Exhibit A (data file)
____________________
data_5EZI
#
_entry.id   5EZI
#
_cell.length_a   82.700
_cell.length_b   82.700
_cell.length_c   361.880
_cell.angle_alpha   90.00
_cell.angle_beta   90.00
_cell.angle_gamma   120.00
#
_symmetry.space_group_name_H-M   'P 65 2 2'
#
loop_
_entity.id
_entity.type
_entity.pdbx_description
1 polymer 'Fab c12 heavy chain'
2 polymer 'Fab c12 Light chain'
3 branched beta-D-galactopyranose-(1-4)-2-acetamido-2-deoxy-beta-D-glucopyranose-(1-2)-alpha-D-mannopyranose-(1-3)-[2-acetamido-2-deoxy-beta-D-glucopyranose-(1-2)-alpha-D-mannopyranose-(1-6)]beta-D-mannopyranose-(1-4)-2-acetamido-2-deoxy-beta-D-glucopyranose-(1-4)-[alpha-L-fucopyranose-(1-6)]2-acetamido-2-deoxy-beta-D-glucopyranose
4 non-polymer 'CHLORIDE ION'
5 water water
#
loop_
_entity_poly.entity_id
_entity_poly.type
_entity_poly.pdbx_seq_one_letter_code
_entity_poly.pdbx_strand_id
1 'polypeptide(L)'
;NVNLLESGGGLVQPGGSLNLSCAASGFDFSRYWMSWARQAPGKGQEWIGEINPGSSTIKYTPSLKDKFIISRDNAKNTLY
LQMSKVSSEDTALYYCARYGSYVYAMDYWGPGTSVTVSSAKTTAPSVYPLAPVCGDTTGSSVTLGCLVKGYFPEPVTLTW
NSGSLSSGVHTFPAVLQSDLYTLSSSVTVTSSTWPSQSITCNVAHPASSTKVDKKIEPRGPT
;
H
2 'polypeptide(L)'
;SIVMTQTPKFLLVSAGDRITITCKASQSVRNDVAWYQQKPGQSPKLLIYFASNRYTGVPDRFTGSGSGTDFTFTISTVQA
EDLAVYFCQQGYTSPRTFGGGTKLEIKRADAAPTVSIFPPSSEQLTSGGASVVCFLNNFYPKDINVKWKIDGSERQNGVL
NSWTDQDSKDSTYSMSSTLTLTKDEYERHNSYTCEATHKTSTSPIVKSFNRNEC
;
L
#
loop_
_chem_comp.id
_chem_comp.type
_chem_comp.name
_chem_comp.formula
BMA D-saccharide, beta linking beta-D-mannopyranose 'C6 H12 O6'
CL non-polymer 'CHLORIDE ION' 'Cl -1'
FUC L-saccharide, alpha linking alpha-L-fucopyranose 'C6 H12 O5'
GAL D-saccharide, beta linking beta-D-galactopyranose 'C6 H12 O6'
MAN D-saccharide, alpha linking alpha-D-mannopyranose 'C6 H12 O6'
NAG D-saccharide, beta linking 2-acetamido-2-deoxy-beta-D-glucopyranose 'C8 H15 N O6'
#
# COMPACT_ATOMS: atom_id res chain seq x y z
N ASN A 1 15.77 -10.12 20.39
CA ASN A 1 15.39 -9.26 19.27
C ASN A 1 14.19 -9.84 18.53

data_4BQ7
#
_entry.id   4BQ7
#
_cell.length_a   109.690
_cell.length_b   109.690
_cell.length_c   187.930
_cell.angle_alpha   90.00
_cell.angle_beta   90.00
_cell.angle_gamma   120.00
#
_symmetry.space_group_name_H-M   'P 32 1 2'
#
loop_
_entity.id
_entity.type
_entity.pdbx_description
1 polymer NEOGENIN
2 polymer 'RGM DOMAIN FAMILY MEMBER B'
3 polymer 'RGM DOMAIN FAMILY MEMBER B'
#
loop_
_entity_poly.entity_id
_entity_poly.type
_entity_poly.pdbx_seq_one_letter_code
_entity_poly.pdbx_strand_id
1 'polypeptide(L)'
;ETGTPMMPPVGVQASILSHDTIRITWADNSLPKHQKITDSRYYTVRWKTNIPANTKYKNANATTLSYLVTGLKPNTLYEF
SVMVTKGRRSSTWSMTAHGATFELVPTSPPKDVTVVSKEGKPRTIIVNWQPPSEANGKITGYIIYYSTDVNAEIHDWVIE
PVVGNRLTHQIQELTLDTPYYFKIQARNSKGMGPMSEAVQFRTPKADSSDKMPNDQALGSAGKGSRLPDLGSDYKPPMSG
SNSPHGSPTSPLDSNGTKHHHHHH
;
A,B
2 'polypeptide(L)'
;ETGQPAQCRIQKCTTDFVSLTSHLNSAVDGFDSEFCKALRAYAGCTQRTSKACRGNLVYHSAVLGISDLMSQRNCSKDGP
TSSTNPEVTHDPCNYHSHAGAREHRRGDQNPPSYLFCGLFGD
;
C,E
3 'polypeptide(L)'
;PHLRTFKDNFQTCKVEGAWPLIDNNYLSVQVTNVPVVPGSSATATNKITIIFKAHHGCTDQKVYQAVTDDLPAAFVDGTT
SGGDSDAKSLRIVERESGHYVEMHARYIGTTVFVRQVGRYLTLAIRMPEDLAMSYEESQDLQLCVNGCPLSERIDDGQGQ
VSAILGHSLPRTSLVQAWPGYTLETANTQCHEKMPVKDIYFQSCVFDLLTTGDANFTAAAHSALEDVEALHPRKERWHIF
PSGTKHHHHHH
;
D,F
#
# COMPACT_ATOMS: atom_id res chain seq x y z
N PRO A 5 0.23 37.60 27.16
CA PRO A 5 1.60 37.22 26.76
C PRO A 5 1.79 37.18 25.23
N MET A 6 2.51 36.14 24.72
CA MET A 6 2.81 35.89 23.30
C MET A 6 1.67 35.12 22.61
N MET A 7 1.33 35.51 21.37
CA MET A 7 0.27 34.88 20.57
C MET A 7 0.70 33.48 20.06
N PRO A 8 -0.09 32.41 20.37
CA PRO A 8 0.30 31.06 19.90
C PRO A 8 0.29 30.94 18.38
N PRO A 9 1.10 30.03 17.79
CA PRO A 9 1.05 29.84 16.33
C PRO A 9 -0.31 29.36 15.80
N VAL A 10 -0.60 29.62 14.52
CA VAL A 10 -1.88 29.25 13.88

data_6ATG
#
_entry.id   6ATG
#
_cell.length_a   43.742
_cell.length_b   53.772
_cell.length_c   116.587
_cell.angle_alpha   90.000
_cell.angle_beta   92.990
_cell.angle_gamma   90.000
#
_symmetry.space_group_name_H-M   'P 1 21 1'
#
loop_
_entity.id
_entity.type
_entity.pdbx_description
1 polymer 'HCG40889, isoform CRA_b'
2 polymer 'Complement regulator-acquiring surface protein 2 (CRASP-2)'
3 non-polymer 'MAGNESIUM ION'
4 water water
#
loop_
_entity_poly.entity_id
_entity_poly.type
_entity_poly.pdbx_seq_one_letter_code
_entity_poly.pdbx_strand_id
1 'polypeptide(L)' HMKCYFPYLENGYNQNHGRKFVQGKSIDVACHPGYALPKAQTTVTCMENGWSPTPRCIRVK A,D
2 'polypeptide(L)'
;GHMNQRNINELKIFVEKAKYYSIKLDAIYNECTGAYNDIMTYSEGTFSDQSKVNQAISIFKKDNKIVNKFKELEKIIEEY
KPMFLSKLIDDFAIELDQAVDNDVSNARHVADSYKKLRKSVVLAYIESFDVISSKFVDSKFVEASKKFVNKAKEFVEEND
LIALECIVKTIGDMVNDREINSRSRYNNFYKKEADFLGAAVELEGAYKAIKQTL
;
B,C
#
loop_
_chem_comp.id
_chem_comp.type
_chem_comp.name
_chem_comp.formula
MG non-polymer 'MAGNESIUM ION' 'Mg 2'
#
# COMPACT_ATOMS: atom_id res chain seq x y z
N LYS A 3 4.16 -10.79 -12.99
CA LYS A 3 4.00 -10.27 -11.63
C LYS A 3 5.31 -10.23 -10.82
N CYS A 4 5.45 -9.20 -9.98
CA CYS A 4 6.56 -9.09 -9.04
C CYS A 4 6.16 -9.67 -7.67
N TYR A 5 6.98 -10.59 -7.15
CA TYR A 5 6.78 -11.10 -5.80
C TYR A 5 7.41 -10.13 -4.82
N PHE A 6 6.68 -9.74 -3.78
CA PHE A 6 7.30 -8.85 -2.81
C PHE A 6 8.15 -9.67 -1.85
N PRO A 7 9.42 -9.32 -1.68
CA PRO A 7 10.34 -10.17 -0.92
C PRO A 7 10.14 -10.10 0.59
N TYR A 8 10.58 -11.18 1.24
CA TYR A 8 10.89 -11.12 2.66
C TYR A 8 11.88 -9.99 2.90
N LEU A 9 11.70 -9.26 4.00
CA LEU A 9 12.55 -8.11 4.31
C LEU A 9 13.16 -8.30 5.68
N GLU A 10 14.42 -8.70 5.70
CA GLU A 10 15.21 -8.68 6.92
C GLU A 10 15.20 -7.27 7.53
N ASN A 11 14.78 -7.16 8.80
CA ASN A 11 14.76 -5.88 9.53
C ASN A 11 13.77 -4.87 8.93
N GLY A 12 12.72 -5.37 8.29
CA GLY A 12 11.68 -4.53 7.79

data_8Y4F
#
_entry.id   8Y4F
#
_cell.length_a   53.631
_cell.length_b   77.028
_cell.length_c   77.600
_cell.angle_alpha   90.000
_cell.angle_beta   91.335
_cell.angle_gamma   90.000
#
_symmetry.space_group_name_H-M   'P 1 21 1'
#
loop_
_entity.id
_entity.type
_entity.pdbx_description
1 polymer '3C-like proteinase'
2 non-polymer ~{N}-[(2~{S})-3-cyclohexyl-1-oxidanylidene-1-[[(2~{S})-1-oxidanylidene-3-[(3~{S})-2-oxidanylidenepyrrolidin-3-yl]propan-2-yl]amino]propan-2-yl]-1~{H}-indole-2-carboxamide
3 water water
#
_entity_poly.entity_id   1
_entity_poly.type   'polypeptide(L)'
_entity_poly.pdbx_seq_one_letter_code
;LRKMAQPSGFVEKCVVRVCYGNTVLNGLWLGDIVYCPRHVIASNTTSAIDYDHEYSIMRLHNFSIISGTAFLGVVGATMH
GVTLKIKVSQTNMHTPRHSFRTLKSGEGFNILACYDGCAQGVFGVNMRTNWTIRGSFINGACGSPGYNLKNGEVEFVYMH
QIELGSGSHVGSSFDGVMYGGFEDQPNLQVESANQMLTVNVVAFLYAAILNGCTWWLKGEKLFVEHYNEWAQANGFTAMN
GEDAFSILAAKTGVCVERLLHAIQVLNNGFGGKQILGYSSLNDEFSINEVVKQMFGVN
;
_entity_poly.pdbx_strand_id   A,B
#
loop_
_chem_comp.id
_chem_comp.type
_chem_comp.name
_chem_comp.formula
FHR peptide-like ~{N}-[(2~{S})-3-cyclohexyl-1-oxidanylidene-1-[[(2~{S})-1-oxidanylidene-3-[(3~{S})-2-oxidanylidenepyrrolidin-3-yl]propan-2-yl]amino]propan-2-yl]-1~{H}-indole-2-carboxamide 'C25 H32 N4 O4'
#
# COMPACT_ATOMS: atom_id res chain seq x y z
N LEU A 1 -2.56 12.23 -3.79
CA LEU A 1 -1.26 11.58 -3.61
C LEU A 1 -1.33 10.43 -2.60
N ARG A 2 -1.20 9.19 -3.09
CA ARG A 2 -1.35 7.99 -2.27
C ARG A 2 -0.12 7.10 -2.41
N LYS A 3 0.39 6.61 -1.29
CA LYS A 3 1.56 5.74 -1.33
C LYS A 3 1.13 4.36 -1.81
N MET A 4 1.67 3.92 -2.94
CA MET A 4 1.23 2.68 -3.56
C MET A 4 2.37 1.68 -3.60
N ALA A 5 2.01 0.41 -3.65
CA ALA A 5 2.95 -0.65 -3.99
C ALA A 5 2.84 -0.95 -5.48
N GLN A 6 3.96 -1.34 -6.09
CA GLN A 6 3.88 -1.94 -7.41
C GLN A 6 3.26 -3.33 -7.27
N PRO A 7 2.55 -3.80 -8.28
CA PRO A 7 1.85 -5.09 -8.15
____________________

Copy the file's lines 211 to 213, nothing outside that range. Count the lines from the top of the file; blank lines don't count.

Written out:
1 polymer '3C-like proteinase'
2 non-polymer ~{N}-[(2~{S})-3-cyclohexyl-1-oxidanylidene-1-[[(2~{S})-1-oxidanylidene-3-[(3~{S})-2-oxidanylidenepyrrolidin-3-yl]propan-2-yl]amino]propan-2-yl]-1~{H}-indole-2-carboxamide
3 water water